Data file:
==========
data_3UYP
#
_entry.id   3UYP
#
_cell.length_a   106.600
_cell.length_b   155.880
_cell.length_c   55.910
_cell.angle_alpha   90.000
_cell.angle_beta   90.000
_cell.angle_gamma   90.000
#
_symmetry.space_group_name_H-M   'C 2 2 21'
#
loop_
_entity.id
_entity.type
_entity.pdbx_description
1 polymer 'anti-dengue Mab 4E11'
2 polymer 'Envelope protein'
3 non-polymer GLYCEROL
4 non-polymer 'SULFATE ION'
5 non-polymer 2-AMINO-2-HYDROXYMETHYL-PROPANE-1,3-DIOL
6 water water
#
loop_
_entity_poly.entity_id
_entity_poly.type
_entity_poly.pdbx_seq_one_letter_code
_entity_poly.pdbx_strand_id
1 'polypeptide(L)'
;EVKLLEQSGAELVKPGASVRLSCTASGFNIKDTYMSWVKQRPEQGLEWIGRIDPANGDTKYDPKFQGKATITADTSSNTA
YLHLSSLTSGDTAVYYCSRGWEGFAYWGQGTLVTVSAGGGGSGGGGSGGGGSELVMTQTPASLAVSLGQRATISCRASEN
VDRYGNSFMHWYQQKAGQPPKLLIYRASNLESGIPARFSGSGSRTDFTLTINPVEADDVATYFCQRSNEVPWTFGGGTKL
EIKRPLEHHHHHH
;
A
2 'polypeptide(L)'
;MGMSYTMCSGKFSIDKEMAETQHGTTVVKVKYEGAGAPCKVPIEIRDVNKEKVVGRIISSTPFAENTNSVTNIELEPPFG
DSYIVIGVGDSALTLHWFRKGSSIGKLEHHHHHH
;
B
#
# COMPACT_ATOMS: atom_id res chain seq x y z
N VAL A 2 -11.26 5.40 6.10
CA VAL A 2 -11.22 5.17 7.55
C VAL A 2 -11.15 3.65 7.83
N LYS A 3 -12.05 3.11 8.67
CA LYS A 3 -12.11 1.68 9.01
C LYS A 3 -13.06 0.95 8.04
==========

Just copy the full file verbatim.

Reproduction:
data_3UYP
#
_entry.id   3UYP
#
_cell.length_a   106.600
_cell.length_b   155.880
_cell.length_c   55.910
_cell.angle_alpha   90.000
_cell.angle_beta   90.000
_cell.angle_gamma   90.000
#
_symmetry.space_group_name_H-M   'C 2 2 21'
#
loop_
_entity.id
_entity.type
_entity.pdbx_description
1 polymer 'anti-dengue Mab 4E11'
2 polymer 'Envelope protein'
3 non-polymer GLYCEROL
4 non-polymer 'SULFATE ION'
5 non-polymer 2-AMINO-2-HYDROXYMETHYL-PROPANE-1,3-DIOL
6 water water
#
loop_
_entity_poly.entity_id
_entity_poly.type
_entity_poly.pdbx_seq_one_letter_code
_entity_poly.pdbx_strand_id
1 'polypeptide(L)'
;EVKLLEQSGAELVKPGASVRLSCTASGFNIKDTYMSWVKQRPEQGLEWIGRIDPANGDTKYDPKFQGKATITADTSSNTA
YLHLSSLTSGDTAVYYCSRGWEGFAYWGQGTLVTVSAGGGGSGGGGSGGGGSELVMTQTPASLAVSLGQRATISCRASEN
VDRYGNSFMHWYQQKAGQPPKLLIYRASNLESGIPARFSGSGSRTDFTLTINPVEADDVATYFCQRSNEVPWTFGGGTKL
EIKRPLEHHHHHH
;
A
2 'polypeptide(L)'
;MGMSYTMCSGKFSIDKEMAETQHGTTVVKVKYEGAGAPCKVPIEIRDVNKEKVVGRIISSTPFAENTNSVTNIELEPPFG
DSYIVIGVGDSALTLHWFRKGSSIGKLEHHHHHH
;
B
#
# COMPACT_ATOMS: atom_id res chain seq x y z
N VAL A 2 -11.26 5.40 6.10
CA VAL A 2 -11.22 5.17 7.55
C VAL A 2 -11.15 3.65 7.83
N LYS A 3 -12.05 3.11 8.67
CA LYS A 3 -12.11 1.68 9.01
C LYS A 3 -13.06 0.95 8.04